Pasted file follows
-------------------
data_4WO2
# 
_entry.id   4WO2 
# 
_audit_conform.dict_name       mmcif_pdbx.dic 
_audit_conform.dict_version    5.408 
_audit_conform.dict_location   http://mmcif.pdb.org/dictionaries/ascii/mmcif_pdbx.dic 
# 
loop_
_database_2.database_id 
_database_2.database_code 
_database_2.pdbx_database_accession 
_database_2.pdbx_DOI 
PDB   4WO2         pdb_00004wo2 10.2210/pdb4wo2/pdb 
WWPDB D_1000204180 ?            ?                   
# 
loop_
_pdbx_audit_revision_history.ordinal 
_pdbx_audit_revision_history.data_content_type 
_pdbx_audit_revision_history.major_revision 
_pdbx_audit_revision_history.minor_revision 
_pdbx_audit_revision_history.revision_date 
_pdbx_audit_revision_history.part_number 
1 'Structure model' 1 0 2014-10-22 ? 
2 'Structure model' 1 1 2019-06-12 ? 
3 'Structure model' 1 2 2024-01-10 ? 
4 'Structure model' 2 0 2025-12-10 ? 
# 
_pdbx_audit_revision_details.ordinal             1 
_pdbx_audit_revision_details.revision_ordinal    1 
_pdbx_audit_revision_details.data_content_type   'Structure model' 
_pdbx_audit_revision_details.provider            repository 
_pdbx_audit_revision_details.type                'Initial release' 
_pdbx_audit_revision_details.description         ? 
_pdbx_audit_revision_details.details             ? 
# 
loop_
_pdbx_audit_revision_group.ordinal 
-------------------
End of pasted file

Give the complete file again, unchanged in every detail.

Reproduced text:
data_4WO2
# 
_entry.id   4WO2 
# 
_audit_conform.dict_name       mmcif_pdbx.dic 
_audit_conform.dict_version    5.408 
_audit_conform.dict_location   http://mmcif.pdb.org/dictionaries/ascii/mmcif_pdbx.dic 
# 
loop_
_database_2.database_id 
_database_2.database_code 
_database_2.pdbx_database_accession 
_database_2.pdbx_DOI 
PDB   4WO2         pdb_00004wo2 10.2210/pdb4wo2/pdb 
WWPDB D_1000204180 ?            ?                   
# 
loop_
_pdbx_audit_revision_history.ordinal 
_pdbx_audit_revision_history.data_content_type 
_pdbx_audit_revision_history.major_revision 
_pdbx_audit_revision_history.minor_revision 
_pdbx_audit_revision_history.revision_date 
_pdbx_audit_revision_history.part_number 
1 'Structure model' 1 0 2014-10-22 ? 
2 'Structure model' 1 1 2019-06-12 ? 
3 'Structure model' 1 2 2024-01-10 ? 
4 'Structure model' 2 0 2025-12-10 ? 
# 
_pdbx_audit_revision_details.ordinal             1 
_pdbx_audit_revision_details.revision_ordinal    1 
_pdbx_audit_revision_details.data_content_type   'Structure model' 
_pdbx_audit_revision_details.provider            repository 
_pdbx_audit_revision_details.type                'Initial release' 
_pdbx_audit_revision_details.description         ? 
_pdbx_audit_revision_details.details             ? 
# 
loop_
_pdbx_audit_revision_group.ordinal 